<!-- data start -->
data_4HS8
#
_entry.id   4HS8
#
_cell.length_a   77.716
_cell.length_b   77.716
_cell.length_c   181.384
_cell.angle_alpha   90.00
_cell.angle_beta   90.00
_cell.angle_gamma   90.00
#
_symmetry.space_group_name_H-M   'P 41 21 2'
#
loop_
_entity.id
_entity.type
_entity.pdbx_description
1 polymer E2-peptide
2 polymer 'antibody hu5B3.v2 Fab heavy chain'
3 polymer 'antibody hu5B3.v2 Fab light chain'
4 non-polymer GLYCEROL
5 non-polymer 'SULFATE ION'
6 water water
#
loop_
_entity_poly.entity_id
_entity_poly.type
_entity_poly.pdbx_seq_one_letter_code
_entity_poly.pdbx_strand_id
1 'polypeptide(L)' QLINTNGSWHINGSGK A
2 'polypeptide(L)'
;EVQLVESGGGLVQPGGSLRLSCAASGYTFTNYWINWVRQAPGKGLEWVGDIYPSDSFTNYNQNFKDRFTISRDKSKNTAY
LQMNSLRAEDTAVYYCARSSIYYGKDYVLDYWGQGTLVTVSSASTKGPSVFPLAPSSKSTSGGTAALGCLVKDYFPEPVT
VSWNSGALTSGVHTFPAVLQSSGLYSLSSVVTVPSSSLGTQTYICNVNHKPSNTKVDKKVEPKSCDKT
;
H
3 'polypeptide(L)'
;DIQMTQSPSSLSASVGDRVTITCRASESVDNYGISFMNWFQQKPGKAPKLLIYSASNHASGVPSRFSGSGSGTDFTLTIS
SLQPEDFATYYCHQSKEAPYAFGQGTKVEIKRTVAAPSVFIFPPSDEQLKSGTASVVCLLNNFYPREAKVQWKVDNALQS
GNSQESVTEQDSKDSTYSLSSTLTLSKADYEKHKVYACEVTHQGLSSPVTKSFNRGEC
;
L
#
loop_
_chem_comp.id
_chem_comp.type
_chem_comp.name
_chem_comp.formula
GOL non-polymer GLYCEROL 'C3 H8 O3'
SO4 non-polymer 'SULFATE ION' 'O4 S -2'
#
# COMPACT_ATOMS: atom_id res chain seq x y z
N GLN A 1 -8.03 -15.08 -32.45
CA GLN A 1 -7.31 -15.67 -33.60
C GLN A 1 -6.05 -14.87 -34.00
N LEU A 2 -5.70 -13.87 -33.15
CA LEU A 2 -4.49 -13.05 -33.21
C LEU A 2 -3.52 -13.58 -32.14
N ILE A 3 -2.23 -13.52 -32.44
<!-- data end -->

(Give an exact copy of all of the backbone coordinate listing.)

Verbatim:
data_4HS8
#
_entry.id   4HS8
#
_cell.length_a   77.716
_cell.length_b   77.716
_cell.length_c   181.384
_cell.angle_alpha   90.00
_cell.angle_beta   90.00
_cell.angle_gamma   90.00
#
_symmetry.space_group_name_H-M   'P 41 21 2'
#
loop_
_entity.id
_entity.type
_entity.pdbx_description
1 polymer E2-peptide
2 polymer 'antibody hu5B3.v2 Fab heavy chain'
3 polymer 'antibody hu5B3.v2 Fab light chain'
4 non-polymer GLYCEROL
5 non-polymer 'SULFATE ION'
6 water water
#
loop_
_entity_poly.entity_id
_entity_poly.type
_entity_poly.pdbx_seq_one_letter_code
_entity_poly.pdbx_strand_id
1 'polypeptide(L)' QLINTNGSWHINGSGK A
2 'polypeptide(L)'
;EVQLVESGGGLVQPGGSLRLSCAASGYTFTNYWINWVRQAPGKGLEWVGDIYPSDSFTNYNQNFKDRFTISRDKSKNTAY
LQMNSLRAEDTAVYYCARSSIYYGKDYVLDYWGQGTLVTVSSASTKGPSVFPLAPSSKSTSGGTAALGCLVKDYFPEPVT
VSWNSGALTSGVHTFPAVLQSSGLYSLSSVVTVPSSSLGTQTYICNVNHKPSNTKVDKKVEPKSCDKT
;
H
3 'polypeptide(L)'
;DIQMTQSPSSLSASVGDRVTITCRASESVDNYGISFMNWFQQKPGKAPKLLIYSASNHASGVPSRFSGSGSGTDFTLTIS
SLQPEDFATYYCHQSKEAPYAFGQGTKVEIKRTVAAPSVFIFPPSDEQLKSGTASVVCLLNNFYPREAKVQWKVDNALQS
GNSQESVTEQDSKDSTYSLSSTLTLSKADYEKHKVYACEVTHQGLSSPVTKSFNRGEC
;
L
#
loop_
_chem_comp.id
_chem_comp.type
_chem_comp.name
_chem_comp.formula
GOL non-polymer GLYCEROL 'C3 H8 O3'
SO4 non-polymer 'SULFATE ION' 'O4 S -2'
#
# COMPACT_ATOMS: atom_id res chain seq x y z
N GLN A 1 -8.03 -15.08 -32.45
CA GLN A 1 -7.31 -15.67 -33.60
C GLN A 1 -6.05 -14.87 -34.00
N LEU A 2 -5.70 -13.87 -33.15
CA LEU A 2 -4.49 -13.05 -33.21
C LEU A 2 -3.52 -13.58 -32.14
N ILE A 3 -2.23 -13.52 -32.44